Jessica Vega Pederson sworn in as County Chair; Sheriff Morrisey O’Donnell, Commissioners Jayapal and Rosenbaum, and Auditor McGuirk to be sworn in by week’s end

January 4, 2023

Chair Vega Pederson addresses attendees of her swearing in ceremony Tuesday evening.

With a vow to collaborate and keep her door open to people and ideas, Jessica Vega Pederson was sworn in Tuesday evening as the Multnomah County Chair. She is the 13th Chair to serve since the current form of home rule government was established in 1966.

Oregon Supreme Court Justice Adrienne Nelson administered the oath before an exuberant, standing-room-only crowd in the historic Collins Gallery at the Central Library.

“I am not emotional, but I look around this room and am so overwhelmed,” Chair Vega Pederson said. “There’s not a person here who hasn’t been involved in this work to lift up our communities. I look forward to the coming years as each day provides us with new chances to make a bigger difference — and to do it together.”

The ceremony kicked off three days of inaugurations for Multnomah County officials. Today, Jan. 4, Nicole Morrisey O’Donnell was sworn in as the 41st Multnomah County Sheriff and former state legislator Diane Rosenbaum was sworn in as Commissioner for District 3, replacing Vega Pederson on the Board until voters can select a permanent replacement in May. Commissioner Susheela Jayapal and Auditor Jennifer McGuirk will be sworn in for their second four-year terms during the Thursday, Jan. 5, regular board meeting. 

Chair Vega Pederson pledges to govern “at the human and heart level”

Chair Vega Pederson gets sworn in by Oregon Supreme Court Justice Adrienne Nelson.

As Chair, Vega Pederson serves as the County’s chief executive, overseeing a $3.3 billion budget and more than 6,000 employees. She also chairs the Multnomah County Board of Health and the Multnomah County Library District Board. Chair Vega Pederson was elected in November 2022 after six years as the District 3 Commissioner serving east Portland.

At the swearing in, speakers, including the Chair, acknowledged the challenges the County faces as residents emerge from the COVID-19 pandemic into a city remade by protest, homelessness, economic disparity and the increasing need for a social fabric that cares for the most vulnerable. 

“With so many issues to prioritize right now, our biggest leadership opportunities may be in how we work together,” Chair Vega Pederson said. “We have a chance to reset relationships between cities and the County, and between the state and the County — and I intend to do just that.” 

Speakers at the swearing in cited the Chair’s history of collaboration.

“It takes leaders like JVP to change the tide for our community,” said Kali Thorne Ladd, chief executive of Children’s Institute. “Leadership of systems like the SUN (Schools Uniting Neighborhoods) system, Preschool for All and Public Health. It is critical that they succeed right now. They are essential, and they are among the many County services that are the glue that holds this community together.”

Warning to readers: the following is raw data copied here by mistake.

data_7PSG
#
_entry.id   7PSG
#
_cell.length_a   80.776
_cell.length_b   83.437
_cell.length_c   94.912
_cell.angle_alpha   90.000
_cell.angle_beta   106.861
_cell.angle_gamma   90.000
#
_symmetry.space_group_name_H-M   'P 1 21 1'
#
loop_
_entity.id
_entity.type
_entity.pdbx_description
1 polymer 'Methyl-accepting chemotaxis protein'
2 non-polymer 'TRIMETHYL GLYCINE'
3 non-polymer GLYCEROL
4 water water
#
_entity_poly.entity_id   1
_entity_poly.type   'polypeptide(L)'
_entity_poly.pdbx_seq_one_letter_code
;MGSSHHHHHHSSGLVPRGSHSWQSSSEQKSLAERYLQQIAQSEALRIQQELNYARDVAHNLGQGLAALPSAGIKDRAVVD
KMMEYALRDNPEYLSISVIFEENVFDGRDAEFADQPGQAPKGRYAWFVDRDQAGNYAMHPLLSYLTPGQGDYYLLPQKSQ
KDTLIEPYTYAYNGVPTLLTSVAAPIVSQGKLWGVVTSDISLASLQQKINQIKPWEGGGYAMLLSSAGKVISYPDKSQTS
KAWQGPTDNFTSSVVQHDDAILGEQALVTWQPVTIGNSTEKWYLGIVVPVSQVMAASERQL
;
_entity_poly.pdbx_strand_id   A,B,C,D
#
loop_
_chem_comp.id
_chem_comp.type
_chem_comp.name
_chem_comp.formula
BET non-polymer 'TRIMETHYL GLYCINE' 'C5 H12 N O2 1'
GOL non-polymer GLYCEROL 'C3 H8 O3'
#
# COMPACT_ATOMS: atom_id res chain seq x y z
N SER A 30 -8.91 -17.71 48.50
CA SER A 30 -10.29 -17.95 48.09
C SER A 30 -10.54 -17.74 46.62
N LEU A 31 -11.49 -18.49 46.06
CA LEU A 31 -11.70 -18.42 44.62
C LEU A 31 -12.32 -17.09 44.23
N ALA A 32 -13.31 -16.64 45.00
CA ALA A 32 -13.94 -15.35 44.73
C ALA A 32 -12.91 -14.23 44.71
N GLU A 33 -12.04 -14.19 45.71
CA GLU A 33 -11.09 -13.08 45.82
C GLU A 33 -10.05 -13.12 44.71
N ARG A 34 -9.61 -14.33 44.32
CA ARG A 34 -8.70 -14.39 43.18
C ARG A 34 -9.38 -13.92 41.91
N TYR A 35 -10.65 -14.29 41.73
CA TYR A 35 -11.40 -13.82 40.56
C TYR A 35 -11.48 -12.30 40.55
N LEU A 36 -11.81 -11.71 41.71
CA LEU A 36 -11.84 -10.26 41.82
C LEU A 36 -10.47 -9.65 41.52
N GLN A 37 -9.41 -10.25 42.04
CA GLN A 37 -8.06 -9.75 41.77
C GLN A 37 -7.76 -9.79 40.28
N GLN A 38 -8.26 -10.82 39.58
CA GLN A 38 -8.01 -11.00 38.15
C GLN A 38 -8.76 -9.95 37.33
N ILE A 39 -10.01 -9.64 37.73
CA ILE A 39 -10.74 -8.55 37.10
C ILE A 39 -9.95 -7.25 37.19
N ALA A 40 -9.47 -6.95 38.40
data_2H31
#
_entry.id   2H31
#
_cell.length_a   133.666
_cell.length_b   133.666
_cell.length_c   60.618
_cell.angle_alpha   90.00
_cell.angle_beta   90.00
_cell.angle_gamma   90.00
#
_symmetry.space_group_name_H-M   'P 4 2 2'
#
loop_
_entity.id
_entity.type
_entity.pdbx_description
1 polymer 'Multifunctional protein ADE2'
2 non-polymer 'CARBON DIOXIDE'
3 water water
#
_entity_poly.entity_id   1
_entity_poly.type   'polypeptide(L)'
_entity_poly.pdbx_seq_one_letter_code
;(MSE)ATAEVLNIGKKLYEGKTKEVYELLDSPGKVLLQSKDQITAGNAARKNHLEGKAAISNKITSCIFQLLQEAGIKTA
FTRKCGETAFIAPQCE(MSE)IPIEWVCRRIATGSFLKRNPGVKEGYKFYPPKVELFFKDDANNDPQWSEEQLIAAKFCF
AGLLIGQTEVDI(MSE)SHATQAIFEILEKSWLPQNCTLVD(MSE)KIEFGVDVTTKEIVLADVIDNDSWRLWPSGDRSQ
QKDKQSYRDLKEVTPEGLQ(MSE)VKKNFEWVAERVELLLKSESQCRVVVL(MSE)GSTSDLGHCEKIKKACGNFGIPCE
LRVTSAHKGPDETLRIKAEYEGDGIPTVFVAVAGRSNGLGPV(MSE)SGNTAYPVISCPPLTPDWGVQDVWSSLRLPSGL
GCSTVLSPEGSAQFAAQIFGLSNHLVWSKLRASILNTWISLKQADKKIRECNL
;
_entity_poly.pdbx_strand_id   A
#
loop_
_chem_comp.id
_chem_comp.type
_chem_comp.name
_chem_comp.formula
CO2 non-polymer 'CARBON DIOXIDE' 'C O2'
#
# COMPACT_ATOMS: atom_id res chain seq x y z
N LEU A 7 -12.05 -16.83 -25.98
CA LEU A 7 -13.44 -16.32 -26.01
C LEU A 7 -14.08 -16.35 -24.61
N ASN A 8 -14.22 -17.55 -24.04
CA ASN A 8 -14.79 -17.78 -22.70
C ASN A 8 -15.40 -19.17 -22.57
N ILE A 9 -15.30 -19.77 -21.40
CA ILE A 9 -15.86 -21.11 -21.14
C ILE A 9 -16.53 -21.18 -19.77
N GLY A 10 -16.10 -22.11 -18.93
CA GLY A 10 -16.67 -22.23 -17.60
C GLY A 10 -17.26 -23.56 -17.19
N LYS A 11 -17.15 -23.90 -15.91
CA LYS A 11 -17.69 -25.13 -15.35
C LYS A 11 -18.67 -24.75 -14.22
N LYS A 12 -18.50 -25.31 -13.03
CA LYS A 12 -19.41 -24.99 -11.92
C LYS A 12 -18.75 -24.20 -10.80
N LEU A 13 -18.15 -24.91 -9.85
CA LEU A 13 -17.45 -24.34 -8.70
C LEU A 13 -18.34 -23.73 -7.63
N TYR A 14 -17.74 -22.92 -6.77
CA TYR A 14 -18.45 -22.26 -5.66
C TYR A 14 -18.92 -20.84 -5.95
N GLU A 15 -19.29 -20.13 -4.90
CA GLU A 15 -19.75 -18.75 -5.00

Lisha Shrestha, executive director of Division Midway Alliance, described the Chair’s long-standing mentorship both as a woman and community member.

“She takes immense pride in seeing our community succeed and has been very attentive on when and how her community needs her support.”

The ceremony drew County, City of Portland and Gresham employees and officials, including Commissioners Lori Stegmann, Susheela Jayapal and Diane Rosenbaum. Filling the front row were the Chair’s extended family, including her parents, Laura Vega and Robert O’Neil, her aunt, two sisters and their families, and her husband Aaron Pederson and their two children.

Chair Vega Pederson’s remarks offered a glimpse of how she will govern. She recalled that a few weeks ago, as the Board took community input on how to use unexpected funds to target housing and houselessness, one homeless neighbor testified, “I’m not camping when I’m out there. Camping, you leave on Friday and come back on Sunday. I’m out there surviving. That’s not camping — that’s living. I think people need to be dealt with on the human level, on the heart level.” 

“That’s what I believe, too. People should be seen on the human level. On the heart level,” Chair Vega Pederson said. “As we go forward into this work together, I will continue to prioritize ways of working together that bring us closer to that opportunity and that reality.”

Sheriff Morrisey O’Donnell, Commissioners Jayapal and Rosenbaum, and Auditor McGuirk all to be sworn in this week 

Clockwise from upper left corner: Sheriff Nicole Morrisey O'Donnell, Commissioner Susheela Jayapal, Auditor Jennifer McGuirk, and Commissioner Diane Rosenbaum

Nicole Morrisey O’Donnell is 41st Multnomah County Sheriff

Nicole Morrisey O’Donnell, the 41st Multnomah County Sheriff, as well as the first woman elected to the position ever, was sworn in today, Jan. 4, in the Boardroom. Morrisey O’Donnell took the oath of office after more than 25 years in public safety at the agency. She is one of only two Multnomah County sheriffs to hold dual certifications in both police and corrections.

Morrisey O’Donnell earned her degree at the University of Portland and received subsequent training at the Oregon Executive Development Institute and Oregon State Sheriffs’ Association Command College. She holds executive-level certification from the Department of Public Safety Standards and Training.